[[2]]
              s1        s2
[1,] 0.299432858 0.7005671
[2,] 0.004123175 0.9958768
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2  
What do you wish to improve? Speed? Memory? Statistical convergence? (All of the above? :)) I can sort of grok your code, but I don't understand the statistical problem you're trying to solve. Humor me: why wouldn't this simply be ordinary least squares regression? lm() is okay with categorical factors, and (unless I'm mistaken) ordered factors as well. –  Iterator Oct 26 '11 at 21:44
    
@Iterator - I'll take option 3 for 500 please! The main issues I am running into are both speed and memory based. The statistical problem, if I were to even classify it as such, is simply needing to perform a linear interpolation for 80+ attributes for a matrix containing somewhere around 0.5M rows. Two easy changes I've made proved quite significant. Namely: 1) moving to mapply()from mdply(). 2) Changing all data.frames to matrices. I'm still not convinced that the whole approach is as efficient computationally as it could be, but it's sufficient for now. When I get to a stopping point –  Chase Oct 27 '11 at 3:23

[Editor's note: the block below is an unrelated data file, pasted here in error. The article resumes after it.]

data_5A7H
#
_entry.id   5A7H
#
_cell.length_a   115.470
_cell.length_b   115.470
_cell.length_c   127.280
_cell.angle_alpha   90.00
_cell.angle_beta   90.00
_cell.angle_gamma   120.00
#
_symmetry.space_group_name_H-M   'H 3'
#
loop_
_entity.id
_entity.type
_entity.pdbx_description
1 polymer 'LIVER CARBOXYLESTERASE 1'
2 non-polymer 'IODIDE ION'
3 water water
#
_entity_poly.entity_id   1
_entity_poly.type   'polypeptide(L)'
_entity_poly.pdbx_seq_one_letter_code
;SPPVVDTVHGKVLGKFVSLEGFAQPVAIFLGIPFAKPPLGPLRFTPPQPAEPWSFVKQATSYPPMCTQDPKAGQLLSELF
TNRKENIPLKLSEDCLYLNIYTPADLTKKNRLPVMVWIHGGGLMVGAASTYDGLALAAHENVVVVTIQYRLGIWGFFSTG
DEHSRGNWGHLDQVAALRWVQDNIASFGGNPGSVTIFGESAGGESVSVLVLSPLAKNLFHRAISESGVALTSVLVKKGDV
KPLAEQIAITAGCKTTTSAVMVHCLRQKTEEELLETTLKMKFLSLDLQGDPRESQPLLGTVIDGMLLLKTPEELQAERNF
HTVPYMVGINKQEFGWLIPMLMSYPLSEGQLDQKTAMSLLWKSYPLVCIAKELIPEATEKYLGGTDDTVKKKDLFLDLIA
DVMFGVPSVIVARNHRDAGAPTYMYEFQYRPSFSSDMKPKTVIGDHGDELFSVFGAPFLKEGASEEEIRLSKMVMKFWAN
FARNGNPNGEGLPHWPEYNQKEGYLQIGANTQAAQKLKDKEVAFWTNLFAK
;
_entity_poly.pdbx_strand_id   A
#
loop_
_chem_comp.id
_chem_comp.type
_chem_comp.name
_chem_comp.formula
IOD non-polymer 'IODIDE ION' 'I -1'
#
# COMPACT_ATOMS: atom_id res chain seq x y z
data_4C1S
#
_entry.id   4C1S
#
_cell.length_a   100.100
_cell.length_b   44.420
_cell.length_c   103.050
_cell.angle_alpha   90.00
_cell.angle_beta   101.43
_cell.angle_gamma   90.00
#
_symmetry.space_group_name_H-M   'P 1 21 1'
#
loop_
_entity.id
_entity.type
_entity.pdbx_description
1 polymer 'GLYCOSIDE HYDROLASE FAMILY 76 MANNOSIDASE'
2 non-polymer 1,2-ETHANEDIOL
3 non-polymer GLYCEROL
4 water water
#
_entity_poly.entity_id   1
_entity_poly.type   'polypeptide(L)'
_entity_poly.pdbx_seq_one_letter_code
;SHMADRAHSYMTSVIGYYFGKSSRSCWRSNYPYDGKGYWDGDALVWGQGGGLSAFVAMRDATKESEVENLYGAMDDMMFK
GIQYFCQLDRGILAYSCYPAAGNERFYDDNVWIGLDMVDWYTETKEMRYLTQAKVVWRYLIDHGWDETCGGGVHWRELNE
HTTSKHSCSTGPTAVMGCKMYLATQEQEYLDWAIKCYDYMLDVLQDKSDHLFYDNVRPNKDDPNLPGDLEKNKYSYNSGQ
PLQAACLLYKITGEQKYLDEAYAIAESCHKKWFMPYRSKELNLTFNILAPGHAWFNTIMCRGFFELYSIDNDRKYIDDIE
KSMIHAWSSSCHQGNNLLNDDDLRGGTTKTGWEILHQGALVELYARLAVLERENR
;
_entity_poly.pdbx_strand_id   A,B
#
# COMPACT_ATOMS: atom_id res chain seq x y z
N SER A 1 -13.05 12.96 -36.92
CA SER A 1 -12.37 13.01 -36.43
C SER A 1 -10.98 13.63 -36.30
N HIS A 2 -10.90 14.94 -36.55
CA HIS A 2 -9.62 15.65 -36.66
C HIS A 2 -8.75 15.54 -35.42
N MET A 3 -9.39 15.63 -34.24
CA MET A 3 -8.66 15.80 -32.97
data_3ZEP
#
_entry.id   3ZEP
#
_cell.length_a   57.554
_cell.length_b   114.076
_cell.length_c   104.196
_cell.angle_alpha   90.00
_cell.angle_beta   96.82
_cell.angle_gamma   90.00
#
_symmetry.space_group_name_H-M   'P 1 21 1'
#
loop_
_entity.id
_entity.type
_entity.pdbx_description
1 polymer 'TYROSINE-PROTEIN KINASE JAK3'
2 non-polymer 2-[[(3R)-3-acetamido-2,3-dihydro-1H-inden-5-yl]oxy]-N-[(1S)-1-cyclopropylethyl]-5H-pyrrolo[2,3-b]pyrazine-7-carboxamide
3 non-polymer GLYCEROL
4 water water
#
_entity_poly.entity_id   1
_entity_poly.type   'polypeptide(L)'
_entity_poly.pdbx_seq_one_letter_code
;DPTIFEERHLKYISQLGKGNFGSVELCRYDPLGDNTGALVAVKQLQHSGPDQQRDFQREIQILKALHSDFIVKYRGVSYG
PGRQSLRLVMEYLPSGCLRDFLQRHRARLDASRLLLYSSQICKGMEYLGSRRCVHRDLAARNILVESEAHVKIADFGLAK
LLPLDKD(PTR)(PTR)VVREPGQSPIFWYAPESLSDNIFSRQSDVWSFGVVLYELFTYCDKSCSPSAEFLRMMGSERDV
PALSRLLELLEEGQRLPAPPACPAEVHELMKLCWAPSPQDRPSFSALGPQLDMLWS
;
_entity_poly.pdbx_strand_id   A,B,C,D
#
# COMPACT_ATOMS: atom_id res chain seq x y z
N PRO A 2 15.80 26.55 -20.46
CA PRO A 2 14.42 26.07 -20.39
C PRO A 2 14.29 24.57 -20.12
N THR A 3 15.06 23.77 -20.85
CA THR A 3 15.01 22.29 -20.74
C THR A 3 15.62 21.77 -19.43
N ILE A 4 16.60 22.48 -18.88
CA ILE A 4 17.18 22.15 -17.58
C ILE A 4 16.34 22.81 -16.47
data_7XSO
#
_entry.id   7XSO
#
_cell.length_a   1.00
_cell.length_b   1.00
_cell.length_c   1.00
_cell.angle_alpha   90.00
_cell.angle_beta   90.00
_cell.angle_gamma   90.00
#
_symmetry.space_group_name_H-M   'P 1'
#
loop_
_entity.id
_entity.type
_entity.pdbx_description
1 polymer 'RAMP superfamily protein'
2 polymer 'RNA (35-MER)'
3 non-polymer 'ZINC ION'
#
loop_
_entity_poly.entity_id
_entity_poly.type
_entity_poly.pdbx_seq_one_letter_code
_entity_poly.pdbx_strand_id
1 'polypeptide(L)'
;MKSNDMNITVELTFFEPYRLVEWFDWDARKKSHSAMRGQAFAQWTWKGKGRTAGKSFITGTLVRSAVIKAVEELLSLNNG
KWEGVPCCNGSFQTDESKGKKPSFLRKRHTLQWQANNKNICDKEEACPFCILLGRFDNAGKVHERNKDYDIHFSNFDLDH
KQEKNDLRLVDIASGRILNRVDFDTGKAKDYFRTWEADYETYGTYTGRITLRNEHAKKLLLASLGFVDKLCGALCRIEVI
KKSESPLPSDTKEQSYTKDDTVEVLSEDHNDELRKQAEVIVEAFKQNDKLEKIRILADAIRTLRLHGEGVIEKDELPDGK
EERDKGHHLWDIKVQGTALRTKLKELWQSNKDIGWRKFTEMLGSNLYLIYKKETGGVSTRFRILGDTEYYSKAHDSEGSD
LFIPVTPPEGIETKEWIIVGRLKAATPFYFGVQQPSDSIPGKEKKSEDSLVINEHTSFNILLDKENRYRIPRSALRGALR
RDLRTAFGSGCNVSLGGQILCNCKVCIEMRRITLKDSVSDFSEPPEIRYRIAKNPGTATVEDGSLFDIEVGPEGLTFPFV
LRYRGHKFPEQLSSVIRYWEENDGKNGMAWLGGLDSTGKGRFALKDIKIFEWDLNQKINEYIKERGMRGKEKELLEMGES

I'll update / answer my own question for posterity. I gather you do a fair amount of related work (with the namesake and all), so can talk in more detail offline if it's of interest! –  Chase Oct 27 '11 at 3:25
4  
Did you use mdply(.parallel = TRUE) with an appropriate parallel (multicore) backend registered? –  Iterator Oct 27 '11 at 3:41
3  
Did you try using the compiler()? It is often, but not always, beneficial. Another idea is that data.table could be even better than matrices, but it depends on what's going on. –  Iterator Oct 27 '11 at 3:47

1 Answer 1

A somewhat unconventional way to get what you desire is to build a global ranking of all your products using your 10k draws.

Use each draw as a source of binary contests between the 10 products, and sum the results of these contests over all draws.